Frustrated by failure and discouraged by monetary losses, the work was abandoned, with losses of $80,000.  The property was sold by the sheriff to Edward H. Rogers to satisfy the judgments held by him against the company for labor and materials.  The old canal remained idle, never to be used again.  The river and development along it have erased much of what was once a grand plan.  Nevertheless, traces of the canal can be found today.  In addition to the reservoir, the canal can be viewed where Indiana 32 crosses White River.  Located on the right bank of the river, beginning at the west end of the bridge, the viewer will see the river and to the left of it a ridge.  To the left of the ridge is a wide, shallow depression next to the river bluff.  This depression is the canal bed, and it runs parallel to the river almost to Lindberg Road.

A small section of the canal can be seen at the south end of Lennox and Brookline Streets and, once again, where Scatterfield Road crosses the river.  Here it can be best viewed at the north end of the bridge, on the east side.  Caution should be observed at both bridge locations, as these are heavily traveled roads.  The canal turned away from the river and followed, what is today Grand Avenue, through Park Place.  Sections of what remains of Grand Avenue can be found between East Tenth and East Eighth streets and Central and Milton Avenues.  The old canal bed became a place used for picnics and other activities until it was filled in and Grand Avenue was created.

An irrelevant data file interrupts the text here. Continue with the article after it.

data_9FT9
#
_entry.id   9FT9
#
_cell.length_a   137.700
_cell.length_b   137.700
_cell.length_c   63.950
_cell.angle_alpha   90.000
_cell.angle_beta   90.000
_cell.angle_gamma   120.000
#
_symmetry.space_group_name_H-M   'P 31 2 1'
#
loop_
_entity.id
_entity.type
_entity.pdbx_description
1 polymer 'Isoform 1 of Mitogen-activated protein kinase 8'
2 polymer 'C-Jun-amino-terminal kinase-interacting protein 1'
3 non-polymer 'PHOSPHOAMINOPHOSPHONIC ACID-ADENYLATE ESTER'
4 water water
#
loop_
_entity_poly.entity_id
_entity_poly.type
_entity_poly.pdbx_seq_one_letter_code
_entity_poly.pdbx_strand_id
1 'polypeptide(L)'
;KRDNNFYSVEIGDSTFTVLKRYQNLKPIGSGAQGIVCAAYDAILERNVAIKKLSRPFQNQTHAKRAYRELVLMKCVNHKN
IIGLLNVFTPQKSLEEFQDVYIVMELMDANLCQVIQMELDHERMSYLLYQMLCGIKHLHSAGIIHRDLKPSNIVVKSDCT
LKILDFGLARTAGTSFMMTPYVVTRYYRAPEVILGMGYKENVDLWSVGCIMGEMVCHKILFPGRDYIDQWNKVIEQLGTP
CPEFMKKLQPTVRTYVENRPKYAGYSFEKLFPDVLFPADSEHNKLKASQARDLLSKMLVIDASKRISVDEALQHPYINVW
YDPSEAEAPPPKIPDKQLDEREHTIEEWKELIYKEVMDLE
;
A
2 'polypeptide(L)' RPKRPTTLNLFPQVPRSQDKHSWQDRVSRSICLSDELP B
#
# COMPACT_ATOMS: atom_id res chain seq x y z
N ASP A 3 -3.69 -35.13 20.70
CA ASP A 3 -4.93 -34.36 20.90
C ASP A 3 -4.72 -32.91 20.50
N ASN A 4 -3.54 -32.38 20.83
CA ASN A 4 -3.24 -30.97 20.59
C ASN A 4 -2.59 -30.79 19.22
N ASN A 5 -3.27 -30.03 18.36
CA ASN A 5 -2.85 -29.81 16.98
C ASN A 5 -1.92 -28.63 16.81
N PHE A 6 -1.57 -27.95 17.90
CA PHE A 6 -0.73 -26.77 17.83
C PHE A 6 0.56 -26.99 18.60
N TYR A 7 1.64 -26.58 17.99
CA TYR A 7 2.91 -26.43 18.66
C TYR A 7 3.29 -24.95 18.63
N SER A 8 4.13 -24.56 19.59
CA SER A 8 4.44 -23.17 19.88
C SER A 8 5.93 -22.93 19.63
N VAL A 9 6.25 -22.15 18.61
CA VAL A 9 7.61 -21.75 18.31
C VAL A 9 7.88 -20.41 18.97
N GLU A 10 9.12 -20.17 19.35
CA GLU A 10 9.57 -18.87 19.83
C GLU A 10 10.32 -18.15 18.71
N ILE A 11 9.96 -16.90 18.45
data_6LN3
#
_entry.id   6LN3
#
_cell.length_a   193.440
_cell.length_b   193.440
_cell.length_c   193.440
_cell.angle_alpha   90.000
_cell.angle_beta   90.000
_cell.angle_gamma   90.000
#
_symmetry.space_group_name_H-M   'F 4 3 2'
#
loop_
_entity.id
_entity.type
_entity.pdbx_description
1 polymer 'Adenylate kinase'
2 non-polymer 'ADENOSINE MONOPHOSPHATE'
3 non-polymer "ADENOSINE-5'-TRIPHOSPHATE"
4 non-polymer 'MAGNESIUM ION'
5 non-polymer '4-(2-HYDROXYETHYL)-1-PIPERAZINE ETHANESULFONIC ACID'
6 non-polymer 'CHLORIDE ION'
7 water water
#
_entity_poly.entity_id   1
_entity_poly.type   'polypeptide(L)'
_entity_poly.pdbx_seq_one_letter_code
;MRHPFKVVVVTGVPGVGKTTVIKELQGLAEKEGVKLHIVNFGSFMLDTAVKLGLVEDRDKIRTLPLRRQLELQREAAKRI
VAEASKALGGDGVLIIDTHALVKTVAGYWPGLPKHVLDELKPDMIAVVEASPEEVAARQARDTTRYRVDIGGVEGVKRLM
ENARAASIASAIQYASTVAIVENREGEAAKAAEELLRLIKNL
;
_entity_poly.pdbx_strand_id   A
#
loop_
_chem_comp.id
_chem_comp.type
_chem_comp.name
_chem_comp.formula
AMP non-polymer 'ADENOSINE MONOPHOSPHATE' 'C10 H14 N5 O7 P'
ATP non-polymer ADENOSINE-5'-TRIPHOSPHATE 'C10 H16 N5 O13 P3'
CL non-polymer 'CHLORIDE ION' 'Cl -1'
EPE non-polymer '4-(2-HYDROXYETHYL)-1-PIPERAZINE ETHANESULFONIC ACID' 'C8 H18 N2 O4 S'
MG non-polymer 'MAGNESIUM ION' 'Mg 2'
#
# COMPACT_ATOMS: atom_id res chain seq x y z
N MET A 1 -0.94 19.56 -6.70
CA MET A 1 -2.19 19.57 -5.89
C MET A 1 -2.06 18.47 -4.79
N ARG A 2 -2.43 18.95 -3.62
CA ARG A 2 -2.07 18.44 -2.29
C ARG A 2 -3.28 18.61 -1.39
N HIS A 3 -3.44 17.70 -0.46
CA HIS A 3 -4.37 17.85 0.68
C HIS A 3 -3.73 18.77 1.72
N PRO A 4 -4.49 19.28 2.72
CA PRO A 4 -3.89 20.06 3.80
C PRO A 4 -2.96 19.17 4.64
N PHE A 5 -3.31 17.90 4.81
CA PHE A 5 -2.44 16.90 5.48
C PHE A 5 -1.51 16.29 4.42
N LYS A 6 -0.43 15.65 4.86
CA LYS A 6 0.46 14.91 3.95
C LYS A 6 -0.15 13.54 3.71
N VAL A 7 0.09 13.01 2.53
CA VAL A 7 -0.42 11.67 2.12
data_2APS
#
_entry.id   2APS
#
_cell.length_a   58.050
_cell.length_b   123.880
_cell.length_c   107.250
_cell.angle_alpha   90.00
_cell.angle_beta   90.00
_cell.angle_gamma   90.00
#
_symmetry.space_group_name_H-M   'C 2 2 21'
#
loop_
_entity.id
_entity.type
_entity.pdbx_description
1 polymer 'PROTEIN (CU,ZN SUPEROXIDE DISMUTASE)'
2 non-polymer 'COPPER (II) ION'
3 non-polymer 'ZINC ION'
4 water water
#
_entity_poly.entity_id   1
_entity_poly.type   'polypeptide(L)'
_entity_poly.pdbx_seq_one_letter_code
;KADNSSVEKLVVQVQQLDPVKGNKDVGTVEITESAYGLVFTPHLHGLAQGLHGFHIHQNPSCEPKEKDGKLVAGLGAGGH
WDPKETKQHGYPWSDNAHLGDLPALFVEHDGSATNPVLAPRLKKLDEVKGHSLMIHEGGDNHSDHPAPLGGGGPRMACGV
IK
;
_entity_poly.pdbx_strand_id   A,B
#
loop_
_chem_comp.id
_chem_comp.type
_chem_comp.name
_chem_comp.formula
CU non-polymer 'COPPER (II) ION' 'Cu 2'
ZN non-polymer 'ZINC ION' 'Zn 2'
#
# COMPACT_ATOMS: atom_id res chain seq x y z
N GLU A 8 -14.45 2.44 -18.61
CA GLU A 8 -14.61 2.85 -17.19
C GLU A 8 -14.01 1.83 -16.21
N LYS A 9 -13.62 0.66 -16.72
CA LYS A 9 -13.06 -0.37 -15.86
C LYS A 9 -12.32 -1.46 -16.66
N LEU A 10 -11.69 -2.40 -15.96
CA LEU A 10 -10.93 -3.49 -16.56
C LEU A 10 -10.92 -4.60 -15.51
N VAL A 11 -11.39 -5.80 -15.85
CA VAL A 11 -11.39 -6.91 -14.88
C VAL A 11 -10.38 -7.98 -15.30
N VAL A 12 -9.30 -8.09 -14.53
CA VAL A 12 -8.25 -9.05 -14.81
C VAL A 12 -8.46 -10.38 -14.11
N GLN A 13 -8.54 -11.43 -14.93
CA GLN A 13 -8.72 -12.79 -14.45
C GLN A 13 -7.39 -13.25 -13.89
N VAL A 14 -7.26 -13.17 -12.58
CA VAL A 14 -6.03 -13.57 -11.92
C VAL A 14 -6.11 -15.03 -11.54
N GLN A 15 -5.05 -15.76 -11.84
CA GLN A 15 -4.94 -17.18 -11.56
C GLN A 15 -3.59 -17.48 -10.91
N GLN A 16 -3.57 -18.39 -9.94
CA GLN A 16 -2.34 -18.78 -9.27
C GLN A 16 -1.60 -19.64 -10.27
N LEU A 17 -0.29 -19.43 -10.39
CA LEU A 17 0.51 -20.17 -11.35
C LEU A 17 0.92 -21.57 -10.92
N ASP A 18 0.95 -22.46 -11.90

Finally, the canal reentered White River near the present intersection of Third street, Grand Avenue and Alexandria Pike.  This was accomplished by a means of stair-step locks.  Several locks, perhaps four or five, would have lowered the canal into the river at its bend, just south of West Maplewood Cemetery.  In the years before Third Street was extended through the Anderson University Campus, traces of the lock excavation were visible on the east side of Milton Avenue, just south of High Street;  silent reminders of a once ambitious idea.

By Stephen T. Jackson, Madison County Historian

 An article that appeared in the Sunday, March 15, 2009, The Herald Bulletin



Published in: on April 24, 2009 at 3:56 am  Comments Off on Hydraulic Canal